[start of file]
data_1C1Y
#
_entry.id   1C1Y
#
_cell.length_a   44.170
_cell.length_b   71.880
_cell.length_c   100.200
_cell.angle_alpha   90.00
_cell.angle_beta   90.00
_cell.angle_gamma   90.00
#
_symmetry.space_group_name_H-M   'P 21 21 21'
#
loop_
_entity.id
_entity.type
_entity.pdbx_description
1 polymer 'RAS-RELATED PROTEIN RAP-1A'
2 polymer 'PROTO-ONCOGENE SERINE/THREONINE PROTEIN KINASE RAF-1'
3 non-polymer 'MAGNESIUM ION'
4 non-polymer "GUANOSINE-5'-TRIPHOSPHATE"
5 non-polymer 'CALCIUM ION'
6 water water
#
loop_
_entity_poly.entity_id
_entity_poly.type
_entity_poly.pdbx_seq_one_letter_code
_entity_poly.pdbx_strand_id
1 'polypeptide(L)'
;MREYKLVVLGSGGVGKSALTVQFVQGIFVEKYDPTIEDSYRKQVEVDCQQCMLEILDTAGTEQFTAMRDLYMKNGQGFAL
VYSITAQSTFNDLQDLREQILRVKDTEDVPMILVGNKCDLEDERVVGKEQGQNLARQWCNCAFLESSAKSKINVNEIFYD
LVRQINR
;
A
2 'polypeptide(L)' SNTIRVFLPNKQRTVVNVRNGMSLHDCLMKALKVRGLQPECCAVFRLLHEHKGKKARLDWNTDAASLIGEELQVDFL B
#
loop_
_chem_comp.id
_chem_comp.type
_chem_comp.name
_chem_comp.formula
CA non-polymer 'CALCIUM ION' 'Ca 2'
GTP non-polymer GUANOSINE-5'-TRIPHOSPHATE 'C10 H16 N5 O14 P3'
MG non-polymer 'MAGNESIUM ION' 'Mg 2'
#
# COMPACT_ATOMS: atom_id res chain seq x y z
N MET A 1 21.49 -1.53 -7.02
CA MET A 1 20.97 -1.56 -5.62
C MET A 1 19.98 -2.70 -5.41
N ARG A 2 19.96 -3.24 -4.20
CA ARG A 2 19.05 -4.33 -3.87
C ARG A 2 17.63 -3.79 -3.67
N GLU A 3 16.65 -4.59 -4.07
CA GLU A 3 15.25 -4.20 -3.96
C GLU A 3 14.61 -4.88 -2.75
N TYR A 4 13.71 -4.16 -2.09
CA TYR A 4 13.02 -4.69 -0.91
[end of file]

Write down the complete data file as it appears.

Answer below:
data_1C1Y
#
_entry.id   1C1Y
#
_cell.length_a   44.170
_cell.length_b   71.880
_cell.length_c   100.200
_cell.angle_alpha   90.00
_cell.angle_beta   90.00
_cell.angle_gamma   90.00
#
_symmetry.space_group_name_H-M   'P 21 21 21'
#
loop_
_entity.id
_entity.type
_entity.pdbx_description
1 polymer 'RAS-RELATED PROTEIN RAP-1A'
2 polymer 'PROTO-ONCOGENE SERINE/THREONINE PROTEIN KINASE RAF-1'
3 non-polymer 'MAGNESIUM ION'
4 non-polymer "GUANOSINE-5'-TRIPHOSPHATE"
5 non-polymer 'CALCIUM ION'
6 water water
#
loop_
_entity_poly.entity_id
_entity_poly.type
_entity_poly.pdbx_seq_one_letter_code
_entity_poly.pdbx_strand_id
1 'polypeptide(L)'
;MREYKLVVLGSGGVGKSALTVQFVQGIFVEKYDPTIEDSYRKQVEVDCQQCMLEILDTAGTEQFTAMRDLYMKNGQGFAL
VYSITAQSTFNDLQDLREQILRVKDTEDVPMILVGNKCDLEDERVVGKEQGQNLARQWCNCAFLESSAKSKINVNEIFYD
LVRQINR
;
A
2 'polypeptide(L)' SNTIRVFLPNKQRTVVNVRNGMSLHDCLMKALKVRGLQPECCAVFRLLHEHKGKKARLDWNTDAASLIGEELQVDFL B
#
loop_
_chem_comp.id
_chem_comp.type
_chem_comp.name
_chem_comp.formula
CA non-polymer 'CALCIUM ION' 'Ca 2'
GTP non-polymer GUANOSINE-5'-TRIPHOSPHATE 'C10 H16 N5 O14 P3'
MG non-polymer 'MAGNESIUM ION' 'Mg 2'
#
# COMPACT_ATOMS: atom_id res chain seq x y z
N MET A 1 21.49 -1.53 -7.02
CA MET A 1 20.97 -1.56 -5.62
C MET A 1 19.98 -2.70 -5.41
N ARG A 2 19.96 -3.24 -4.20
CA ARG A 2 19.05 -4.33 -3.87
C ARG A 2 17.63 -3.79 -3.67
N GLU A 3 16.65 -4.59 -4.07
CA GLU A 3 15.25 -4.20 -3.96
C GLU A 3 14.61 -4.88 -2.75
N TYR A 4 13.71 -4.16 -2.09
CA TYR A 4 13.02 -4.69 -0.91